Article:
• Soon after the news was reported, top officials in the Philippine government disputed it, saying that they have not discussed airstrikes with US military officials, and that the Mutual Defense Agreement it has with the United States prohibits US airstrikes unless there’s a foreign invasion by another state (ISIS doesn’t meet that definition). [Philippine Star / Mikas Matsuzawa]
  • Having suffered serious setbacks in its former strongholds of Iraq and Syria, ISIS has become more active in Asia in recent months, prompting fears that the group will try to turn the region into a new stronghold. [The Telegraph / Nicola Smith]
  • Philippine security forces have been battling ISIS insurgents in the city of Marawi since late May, when Islamists captured part of the city center. Hundreds of people (mostly ISIS fighters) have died in the ensuing conflict, and thousands of civilians have fled the city. [NPR / Colin Dwyer]
  • The fighters are not Islamists who have come over from the Middle East to Asia; rather, they’re part of a local faction called the Maute group who have been in the Philippines for a long time but only recently radicalized. [Reuters]
  • A small number of US special forces have already joined Philippine forces on the ground in Marawi to “provide technical support” but not actively take part in the fighting. [Australian Broadcasting Corporation]


  • City crows have fewer crow babies and are more intelligent than their suburban-dwelling crow friends. They also love pizza. [CityLab / Ariel Aberg-Riger]
  • Every state has prescription drug monitoring programs so doctors can track how many opioids their patients are using. But they’re not the only ones with the information; the police can see it too. [The Marshall Project / Beth Schwartzapfel]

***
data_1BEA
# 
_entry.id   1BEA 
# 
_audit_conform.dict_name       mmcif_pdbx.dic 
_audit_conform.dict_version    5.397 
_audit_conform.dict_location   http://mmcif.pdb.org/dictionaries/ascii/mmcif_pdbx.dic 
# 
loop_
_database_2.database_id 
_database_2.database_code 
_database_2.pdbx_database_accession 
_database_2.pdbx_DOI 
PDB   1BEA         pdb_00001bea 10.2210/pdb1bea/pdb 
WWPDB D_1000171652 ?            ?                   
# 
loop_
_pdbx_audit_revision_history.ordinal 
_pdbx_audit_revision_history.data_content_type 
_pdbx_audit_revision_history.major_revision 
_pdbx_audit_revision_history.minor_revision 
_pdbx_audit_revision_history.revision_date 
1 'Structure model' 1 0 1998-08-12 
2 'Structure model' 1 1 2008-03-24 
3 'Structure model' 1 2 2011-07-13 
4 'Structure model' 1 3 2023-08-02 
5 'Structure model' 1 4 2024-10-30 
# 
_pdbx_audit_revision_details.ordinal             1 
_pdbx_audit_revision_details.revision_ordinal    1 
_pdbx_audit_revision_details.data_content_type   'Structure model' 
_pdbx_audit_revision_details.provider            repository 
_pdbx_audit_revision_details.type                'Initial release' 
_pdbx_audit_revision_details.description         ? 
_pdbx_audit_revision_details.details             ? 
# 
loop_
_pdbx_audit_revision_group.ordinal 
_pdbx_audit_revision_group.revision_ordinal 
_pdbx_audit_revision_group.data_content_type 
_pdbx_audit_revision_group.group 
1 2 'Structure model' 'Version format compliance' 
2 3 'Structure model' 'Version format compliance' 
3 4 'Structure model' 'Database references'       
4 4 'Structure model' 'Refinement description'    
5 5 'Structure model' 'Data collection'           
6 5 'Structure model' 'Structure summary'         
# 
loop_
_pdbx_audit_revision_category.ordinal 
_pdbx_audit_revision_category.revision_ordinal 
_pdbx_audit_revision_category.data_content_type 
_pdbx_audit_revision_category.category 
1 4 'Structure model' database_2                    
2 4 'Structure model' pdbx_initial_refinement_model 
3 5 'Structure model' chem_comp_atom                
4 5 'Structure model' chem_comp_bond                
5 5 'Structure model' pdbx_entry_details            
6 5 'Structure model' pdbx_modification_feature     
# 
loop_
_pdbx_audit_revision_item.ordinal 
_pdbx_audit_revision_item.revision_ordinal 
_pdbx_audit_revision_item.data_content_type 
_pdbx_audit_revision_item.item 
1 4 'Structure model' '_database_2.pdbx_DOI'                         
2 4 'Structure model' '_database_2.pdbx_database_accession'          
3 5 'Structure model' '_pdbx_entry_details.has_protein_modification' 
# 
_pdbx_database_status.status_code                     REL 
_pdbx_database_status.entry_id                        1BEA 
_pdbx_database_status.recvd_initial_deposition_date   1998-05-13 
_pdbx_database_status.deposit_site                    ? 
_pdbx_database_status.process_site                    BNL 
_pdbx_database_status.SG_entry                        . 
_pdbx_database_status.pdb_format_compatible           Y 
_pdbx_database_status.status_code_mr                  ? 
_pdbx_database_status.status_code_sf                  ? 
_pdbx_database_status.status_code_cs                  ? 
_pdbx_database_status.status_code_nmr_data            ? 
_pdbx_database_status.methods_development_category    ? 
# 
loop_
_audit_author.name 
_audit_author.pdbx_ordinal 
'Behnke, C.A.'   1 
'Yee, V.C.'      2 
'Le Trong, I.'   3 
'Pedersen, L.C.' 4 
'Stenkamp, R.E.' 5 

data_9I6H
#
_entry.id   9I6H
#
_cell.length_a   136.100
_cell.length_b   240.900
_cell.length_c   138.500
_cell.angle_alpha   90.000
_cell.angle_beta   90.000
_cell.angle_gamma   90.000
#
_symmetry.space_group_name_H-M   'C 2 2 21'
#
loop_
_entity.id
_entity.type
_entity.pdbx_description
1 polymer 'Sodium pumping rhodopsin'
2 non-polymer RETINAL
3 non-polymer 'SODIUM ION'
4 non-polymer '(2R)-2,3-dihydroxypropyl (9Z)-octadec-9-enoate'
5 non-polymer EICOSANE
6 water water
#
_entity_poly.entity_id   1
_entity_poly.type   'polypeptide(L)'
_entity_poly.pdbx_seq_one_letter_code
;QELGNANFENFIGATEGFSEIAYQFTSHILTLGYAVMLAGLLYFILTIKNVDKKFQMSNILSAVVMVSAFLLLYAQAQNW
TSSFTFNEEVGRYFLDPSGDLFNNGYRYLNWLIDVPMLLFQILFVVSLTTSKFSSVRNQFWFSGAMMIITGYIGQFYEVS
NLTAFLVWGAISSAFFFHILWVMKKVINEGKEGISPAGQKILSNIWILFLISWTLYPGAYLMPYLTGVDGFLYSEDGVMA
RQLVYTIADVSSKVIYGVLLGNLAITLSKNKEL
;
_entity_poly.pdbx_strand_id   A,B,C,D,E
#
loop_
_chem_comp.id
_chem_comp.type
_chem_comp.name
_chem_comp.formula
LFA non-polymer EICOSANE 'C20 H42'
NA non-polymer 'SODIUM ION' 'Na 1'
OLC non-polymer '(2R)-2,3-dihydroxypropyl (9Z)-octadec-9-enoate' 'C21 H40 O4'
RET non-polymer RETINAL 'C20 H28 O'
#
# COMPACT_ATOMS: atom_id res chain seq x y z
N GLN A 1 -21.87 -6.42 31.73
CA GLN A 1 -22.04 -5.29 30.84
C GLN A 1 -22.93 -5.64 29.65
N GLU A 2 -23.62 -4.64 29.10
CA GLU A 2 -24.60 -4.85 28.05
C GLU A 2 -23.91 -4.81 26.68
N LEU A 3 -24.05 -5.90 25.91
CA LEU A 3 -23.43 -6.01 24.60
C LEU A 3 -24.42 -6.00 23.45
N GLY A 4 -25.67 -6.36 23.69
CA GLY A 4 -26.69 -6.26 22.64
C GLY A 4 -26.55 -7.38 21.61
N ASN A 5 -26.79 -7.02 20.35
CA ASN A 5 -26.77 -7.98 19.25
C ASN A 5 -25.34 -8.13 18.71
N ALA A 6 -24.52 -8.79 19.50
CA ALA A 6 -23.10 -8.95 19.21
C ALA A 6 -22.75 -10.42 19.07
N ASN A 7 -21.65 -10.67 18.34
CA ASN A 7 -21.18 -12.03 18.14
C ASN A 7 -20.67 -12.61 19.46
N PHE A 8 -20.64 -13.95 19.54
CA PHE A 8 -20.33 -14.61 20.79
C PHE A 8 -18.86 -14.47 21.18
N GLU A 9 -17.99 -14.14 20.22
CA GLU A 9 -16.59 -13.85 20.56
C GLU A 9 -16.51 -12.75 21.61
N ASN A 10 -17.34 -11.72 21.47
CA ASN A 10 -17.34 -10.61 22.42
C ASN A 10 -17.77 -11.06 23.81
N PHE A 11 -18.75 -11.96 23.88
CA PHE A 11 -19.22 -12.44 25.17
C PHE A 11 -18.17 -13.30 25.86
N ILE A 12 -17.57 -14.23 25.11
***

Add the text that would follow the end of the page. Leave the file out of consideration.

• Education Secretary Betsy DeVos first rose to prominence advocating for alternatives to the public schools in her home state of Michigan. But public schools in her hometown are booming, retaining students and improving graduation rates. [NPR / Anya Kamenetz]
  • Officials at the track-and-field world championships want to reinstate a ban on women with naturally high levels of testosterone, arguing they have an unfair advantage over their competitors. [Stat / Catherine Caruso]
  • Forget Venmo and Apple Pay; the physical, handwritten check has carved out a stubborn place for itself in American banking. [Kai Ryssdal and Emily Henderson]


  • “These days, it’s getting harder to separate the large-adult-son meme — one of the few reliably good things on the Internet — from the larger hellscape of adult-male behavior in which we all live.” [New Yorker / Jia Tolentino]
  • “The glacier used to come down to there. Now the snow is gone and we’re running out of water.” [Tomás Rosario to Washington Post / Nick Miroff]
  • “I don’t give a shit, you understand? I just don’t give a shit. If they think because I’m up for election, that I can be wrangled into voting for shit that I don’t like and can’t explain, they’re all crazy.” [West Virginia Sen. Joe Manchin to the Charleston Gazette-Mail / Jake Zuckerman]
  • “If you appear to be spending your holiday unsuccessfully attempting to separate your children from Wi-Fi or their digital devices, do not despair. Your poor parenting may be helping them and saving the country.” [Robert Hannigan to Reuters / Emma Rumney]
  • “There are a lot of plus-size women who don’t like their bodies. They have been told not to [like themselves] over and over. We’re trying to simultaneously change the minds of the fashion industry and women who have been brainwashed to believe they are not beautiful and so do not deserve to wear our clothes.” [Gabi Gregg to The Cut / Ashley Ford]

Watch this: The tiny island in New York City that nobody is allowed to visit

There's a tiny island on the East River that you've probably never heard of, and you're not allowed to visit it. [Vox / Dean Peterson]